This article now covers the issues facing affiliate marketers as a result of the new GDPR regulations going into affect on May 25th, 2018. It is updated regularly to provide marketers with the most current summary of the laws as the relate to their internet marketing and advertising businesses.
This is a dry topic, but if you're an affiliate marketer, this short article could help you avoid steep fines and even jail time!
If you're new to affiliate marketing or have never taken a serious look into the legality of the practice, I highly recommend you read this before promoting anything else.
Like it or not, federal laws and merchant contracts regulate affiliate behaviors, and you could face serious legal consequences if you violate these rules.
Follow these best practices to ensure your affiliate marketing efforts remain within the guidelines of the law.
The last thing you want is to earn a bunch of money just to lose it in an ugly class action lawsuit!
**UPDATED** What the GDPR Means for Affiliate Marketers
On May 25th, 2018, the GDPR (General Data Protection Regulation) goes into full effect.
The GDPR is a legal framework that governs the use of personal data across all EU markets. The GDPR has introduced increased sanctions in which organizations can be fined up to €20m or 4% of annual turnover (whichever of the two is greater) for violations.
The legalese of the GDPR is long and boring (as you might expect) but worth a read if you want to ensure your business is 100% compliant.
I am after all just a guy with a laptop, doing his best to interpret the law for my own businesses and help you in the process.
Here is what I think you need to know about the GDPR
1. GDPR Affects More Than Just EU Country Residents and Businesses
My first reaction was "oh, I'm not in a country in the European Union, I won't be impacted!"
It impacts everyone online, unfortunately.
If your website is getting traffic from anywhere within the EU (it surely is) you need to abide by the GDPR guidelines.
There is a gray area. While the regulations are intended to apply to companies worldwide, they don't necessarily apply to affiliate marketers that don't intentionally target EU consumers with their websites, content, products, and currency pricing.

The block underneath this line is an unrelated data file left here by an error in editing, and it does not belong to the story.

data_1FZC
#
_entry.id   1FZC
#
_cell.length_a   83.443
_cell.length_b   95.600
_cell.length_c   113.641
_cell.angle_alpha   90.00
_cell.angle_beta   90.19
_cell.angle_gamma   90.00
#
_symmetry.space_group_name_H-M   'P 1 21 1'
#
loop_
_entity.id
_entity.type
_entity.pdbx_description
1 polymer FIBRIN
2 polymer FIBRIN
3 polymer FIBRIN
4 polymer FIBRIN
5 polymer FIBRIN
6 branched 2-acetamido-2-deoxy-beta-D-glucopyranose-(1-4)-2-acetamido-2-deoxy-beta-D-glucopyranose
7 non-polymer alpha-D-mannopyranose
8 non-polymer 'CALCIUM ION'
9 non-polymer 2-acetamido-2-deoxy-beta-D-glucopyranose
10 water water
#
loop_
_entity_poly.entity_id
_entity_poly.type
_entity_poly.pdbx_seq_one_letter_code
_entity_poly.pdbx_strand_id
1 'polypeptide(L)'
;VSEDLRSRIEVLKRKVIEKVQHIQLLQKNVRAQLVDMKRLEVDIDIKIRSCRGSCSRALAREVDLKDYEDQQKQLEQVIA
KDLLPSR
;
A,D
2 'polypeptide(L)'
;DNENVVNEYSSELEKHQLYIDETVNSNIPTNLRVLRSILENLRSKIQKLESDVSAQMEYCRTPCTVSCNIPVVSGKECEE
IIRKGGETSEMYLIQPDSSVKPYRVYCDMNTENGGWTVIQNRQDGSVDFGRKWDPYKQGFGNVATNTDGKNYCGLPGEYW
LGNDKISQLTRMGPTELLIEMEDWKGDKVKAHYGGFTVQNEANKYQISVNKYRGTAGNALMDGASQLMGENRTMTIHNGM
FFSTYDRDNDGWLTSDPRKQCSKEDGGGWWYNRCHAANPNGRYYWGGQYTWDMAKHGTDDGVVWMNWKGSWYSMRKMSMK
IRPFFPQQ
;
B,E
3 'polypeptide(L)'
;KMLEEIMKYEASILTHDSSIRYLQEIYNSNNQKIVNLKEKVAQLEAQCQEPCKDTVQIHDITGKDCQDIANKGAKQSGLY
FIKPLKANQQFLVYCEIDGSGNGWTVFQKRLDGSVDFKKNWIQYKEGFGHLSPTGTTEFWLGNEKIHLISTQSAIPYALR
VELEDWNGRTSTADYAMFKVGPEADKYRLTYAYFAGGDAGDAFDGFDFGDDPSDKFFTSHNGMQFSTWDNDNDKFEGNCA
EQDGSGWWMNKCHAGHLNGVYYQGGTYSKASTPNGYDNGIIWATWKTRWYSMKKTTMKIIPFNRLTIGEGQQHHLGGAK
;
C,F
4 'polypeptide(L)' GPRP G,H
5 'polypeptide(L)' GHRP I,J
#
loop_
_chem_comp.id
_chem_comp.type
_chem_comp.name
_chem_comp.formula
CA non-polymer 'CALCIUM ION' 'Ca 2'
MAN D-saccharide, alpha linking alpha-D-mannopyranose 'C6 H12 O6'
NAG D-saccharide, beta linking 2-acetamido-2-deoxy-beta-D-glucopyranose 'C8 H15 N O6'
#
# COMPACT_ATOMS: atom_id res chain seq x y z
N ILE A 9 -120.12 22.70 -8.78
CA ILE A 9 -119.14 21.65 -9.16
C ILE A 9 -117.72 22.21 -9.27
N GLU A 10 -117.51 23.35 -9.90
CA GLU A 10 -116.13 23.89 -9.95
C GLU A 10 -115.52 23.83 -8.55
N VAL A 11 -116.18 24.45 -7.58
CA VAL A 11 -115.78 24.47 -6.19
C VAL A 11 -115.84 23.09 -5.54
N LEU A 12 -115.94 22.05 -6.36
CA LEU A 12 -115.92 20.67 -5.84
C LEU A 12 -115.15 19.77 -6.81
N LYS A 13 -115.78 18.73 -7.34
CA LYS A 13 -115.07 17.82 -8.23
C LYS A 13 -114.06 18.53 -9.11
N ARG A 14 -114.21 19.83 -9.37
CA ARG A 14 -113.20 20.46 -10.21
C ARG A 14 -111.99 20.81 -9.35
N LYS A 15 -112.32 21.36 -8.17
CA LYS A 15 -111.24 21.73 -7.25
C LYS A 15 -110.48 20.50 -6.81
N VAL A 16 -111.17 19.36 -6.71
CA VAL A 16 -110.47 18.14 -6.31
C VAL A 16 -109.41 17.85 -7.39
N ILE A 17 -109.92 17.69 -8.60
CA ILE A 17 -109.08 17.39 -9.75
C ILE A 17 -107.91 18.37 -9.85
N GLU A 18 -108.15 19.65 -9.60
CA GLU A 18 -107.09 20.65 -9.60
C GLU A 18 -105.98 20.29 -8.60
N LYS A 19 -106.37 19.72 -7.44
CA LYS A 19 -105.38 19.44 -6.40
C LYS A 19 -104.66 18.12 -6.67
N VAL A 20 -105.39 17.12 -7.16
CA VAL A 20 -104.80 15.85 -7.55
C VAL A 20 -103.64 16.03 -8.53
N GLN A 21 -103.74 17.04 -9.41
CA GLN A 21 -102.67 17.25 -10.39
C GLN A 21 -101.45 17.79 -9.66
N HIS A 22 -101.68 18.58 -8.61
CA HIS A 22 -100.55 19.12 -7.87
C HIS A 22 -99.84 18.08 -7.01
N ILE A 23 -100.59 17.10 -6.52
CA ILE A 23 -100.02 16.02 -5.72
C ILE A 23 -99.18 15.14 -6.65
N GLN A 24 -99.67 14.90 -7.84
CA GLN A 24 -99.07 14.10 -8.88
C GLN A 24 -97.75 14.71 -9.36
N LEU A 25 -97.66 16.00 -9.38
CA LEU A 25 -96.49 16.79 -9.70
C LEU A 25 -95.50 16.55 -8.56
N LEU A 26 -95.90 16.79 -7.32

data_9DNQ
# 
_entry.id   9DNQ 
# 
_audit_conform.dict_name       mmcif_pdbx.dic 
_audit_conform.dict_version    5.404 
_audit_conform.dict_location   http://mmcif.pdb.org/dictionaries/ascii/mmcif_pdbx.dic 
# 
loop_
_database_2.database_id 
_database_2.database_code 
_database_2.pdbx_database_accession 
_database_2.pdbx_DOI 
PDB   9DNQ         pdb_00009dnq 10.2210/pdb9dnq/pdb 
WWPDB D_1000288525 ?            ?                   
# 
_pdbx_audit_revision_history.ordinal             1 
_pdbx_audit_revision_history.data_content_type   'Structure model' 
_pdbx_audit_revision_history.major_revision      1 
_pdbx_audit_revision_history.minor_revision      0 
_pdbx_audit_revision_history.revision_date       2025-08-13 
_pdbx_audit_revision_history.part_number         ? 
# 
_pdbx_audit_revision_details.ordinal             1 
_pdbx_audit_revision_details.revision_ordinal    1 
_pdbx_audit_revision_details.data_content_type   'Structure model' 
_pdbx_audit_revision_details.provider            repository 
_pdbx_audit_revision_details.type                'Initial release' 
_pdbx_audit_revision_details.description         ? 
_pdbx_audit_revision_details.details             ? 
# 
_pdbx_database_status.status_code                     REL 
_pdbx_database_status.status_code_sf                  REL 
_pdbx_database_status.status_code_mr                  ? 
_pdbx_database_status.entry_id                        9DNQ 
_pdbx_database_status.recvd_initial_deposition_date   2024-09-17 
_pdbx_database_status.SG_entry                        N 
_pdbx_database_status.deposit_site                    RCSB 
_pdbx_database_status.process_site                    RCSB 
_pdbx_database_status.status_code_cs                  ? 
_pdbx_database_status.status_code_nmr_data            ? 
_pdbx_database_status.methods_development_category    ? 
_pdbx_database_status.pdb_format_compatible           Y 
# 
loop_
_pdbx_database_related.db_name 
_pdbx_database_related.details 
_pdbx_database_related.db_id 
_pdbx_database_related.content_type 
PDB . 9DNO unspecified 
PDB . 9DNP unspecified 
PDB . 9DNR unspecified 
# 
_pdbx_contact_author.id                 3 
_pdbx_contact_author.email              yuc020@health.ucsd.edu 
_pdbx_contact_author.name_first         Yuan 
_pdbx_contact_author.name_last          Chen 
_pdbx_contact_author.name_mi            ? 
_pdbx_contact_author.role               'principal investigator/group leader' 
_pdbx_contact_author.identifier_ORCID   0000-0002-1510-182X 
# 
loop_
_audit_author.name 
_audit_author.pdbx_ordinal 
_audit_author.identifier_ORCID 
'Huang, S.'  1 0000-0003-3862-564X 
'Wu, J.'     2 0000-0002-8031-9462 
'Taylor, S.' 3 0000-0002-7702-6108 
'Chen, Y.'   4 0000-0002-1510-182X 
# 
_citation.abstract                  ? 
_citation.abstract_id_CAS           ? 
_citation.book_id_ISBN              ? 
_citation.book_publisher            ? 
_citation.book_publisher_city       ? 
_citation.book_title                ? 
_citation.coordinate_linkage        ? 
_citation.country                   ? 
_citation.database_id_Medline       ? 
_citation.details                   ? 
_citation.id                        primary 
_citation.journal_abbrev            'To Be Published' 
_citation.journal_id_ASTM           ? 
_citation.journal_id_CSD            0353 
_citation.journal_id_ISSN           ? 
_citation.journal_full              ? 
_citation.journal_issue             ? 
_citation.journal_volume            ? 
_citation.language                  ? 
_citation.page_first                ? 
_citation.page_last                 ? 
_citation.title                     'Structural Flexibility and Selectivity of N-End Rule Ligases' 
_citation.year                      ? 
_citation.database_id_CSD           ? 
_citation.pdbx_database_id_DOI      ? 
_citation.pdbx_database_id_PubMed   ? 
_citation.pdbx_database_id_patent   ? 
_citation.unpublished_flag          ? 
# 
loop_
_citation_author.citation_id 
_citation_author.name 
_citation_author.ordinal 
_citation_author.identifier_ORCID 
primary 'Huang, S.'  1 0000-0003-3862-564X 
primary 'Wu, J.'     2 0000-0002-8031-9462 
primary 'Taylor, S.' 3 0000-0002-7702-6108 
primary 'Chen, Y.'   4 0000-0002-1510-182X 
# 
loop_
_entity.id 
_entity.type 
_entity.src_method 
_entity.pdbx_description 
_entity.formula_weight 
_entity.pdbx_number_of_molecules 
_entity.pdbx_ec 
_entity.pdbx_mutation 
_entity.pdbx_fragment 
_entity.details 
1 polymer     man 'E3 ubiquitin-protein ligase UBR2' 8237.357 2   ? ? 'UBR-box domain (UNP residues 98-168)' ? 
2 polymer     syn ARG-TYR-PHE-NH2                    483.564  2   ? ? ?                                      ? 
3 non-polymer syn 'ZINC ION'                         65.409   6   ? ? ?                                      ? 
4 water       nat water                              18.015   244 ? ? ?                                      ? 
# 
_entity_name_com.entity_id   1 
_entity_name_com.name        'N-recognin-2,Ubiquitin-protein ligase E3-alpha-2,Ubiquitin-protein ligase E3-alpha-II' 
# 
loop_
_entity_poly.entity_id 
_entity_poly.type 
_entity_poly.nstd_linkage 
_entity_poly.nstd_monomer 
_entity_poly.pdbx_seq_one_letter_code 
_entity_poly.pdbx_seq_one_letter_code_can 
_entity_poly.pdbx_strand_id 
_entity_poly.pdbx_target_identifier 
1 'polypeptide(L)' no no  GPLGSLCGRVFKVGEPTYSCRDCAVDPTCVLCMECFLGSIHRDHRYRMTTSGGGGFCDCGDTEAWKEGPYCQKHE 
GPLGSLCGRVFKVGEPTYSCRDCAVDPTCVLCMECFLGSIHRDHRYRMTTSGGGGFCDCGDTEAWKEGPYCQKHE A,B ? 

What does that mean? Well, we shall see.
2. We Must Obtain Clear Consent
The GDPR requires that consumers consent to allow companies to collect, store, and use personal data for any form of direct marketing.
To deliver personalized commercial messages to people via phone, email, social media, instant messages, VoIP, or other technologies, we must have received direct authorization from a consumer.
Email rules are more lax and companies can send relevant messages to customers who provide email addresses at the time of purchase.
What does this mean?
Nothing new really. Don't contact people who haven't given you explicit consent.
3. Provide Easy Opt-Outs
Permission to contact isn't permanent. If at any time someone wishes to stop receiving direct marketing, they need to be able to easily remove themselves and we need to be able to easily remove all of their data permanently.
This is something that we should already be doing, regardless of the GDPR
Know Your Merchants
Choose the merchants you affiliate yourself with wisely.
Programs promising the world may be too good to be true, and signing up for these without doing your research could leave you in a bad place when payout time comes.
Even sticking only with well-known brands doesn’t guarantee an affiliate program is a good investment of your time.
When investigating affiliate opportunities, consider these questions:
- What kind of reputation does the company have?
- What other business endeavors is the company involved in?
- Is the company financially stable?
- Have other affiliates had favorable experiences?
Avoid brands with shady pasts, questionable business dealings and poor track records with customer service.
A quick search of the company in the Better Business Bureau database can give you good insights into the track record of the companies you are looking to work with.